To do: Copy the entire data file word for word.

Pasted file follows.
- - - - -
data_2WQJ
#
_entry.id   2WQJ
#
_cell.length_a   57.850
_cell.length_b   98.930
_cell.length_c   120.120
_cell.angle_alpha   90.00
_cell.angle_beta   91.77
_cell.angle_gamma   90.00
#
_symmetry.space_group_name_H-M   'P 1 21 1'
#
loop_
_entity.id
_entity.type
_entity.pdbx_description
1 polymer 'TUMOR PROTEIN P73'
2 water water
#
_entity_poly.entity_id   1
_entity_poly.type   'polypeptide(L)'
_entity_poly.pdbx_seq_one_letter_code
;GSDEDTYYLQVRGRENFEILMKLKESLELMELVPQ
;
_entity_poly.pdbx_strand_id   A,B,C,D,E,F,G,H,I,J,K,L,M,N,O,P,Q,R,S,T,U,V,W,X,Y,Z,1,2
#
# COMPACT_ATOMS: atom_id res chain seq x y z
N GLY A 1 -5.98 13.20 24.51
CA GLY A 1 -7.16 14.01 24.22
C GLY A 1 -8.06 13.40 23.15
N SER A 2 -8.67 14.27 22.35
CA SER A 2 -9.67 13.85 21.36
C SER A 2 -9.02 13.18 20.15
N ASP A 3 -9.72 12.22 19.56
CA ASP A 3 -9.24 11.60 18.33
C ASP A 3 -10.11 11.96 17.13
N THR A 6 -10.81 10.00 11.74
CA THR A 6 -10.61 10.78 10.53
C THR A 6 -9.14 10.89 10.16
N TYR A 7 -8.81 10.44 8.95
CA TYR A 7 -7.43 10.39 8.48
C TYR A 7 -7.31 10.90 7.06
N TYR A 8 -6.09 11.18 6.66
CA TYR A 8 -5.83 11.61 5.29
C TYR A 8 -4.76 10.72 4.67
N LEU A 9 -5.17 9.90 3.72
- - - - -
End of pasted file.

data_2WQJ
#
_entry.id   2WQJ
#
_cell.length_a   57.850
_cell.length_b   98.930
_cell.length_c   120.120
_cell.angle_alpha   90.00
_cell.angle_beta   91.77
_cell.angle_gamma   90.00
#
_symmetry.space_group_name_H-M   'P 1 21 1'
#
loop_
_entity.id
_entity.type
_entity.pdbx_description
1 polymer 'TUMOR PROTEIN P73'
2 water water
#
_entity_poly.entity_id   1
_entity_poly.type   'polypeptide(L)'
_entity_poly.pdbx_seq_one_letter_code
;GSDEDTYYLQVRGRENFEILMKLKESLELMELVPQ
;
_entity_poly.pdbx_strand_id   A,B,C,D,E,F,G,H,I,J,K,L,M,N,O,P,Q,R,S,T,U,V,W,X,Y,Z,1,2
#
# COMPACT_ATOMS: atom_id res chain seq x y z
N GLY A 1 -5.98 13.20 24.51
CA GLY A 1 -7.16 14.01 24.22
C GLY A 1 -8.06 13.40 23.15
N SER A 2 -8.67 14.27 22.35
CA SER A 2 -9.67 13.85 21.36
C SER A 2 -9.02 13.18 20.15
N ASP A 3 -9.72 12.22 19.56
CA ASP A 3 -9.24 11.60 18.33
C ASP A 3 -10.11 11.96 17.13
N THR A 6 -10.81 10.00 11.74
CA THR A 6 -10.61 10.78 10.53
C THR A 6 -9.14 10.89 10.16
N TYR A 7 -8.81 10.44 8.95
CA TYR A 7 -7.43 10.39 8.48
C TYR A 7 -7.31 10.90 7.06
N TYR A 8 -6.09 11.18 6.66
CA TYR A 8 -5.83 11.61 5.29
C TYR A 8 -4.76 10.72 4.67
N LEU A 9 -5.17 9.90 3.72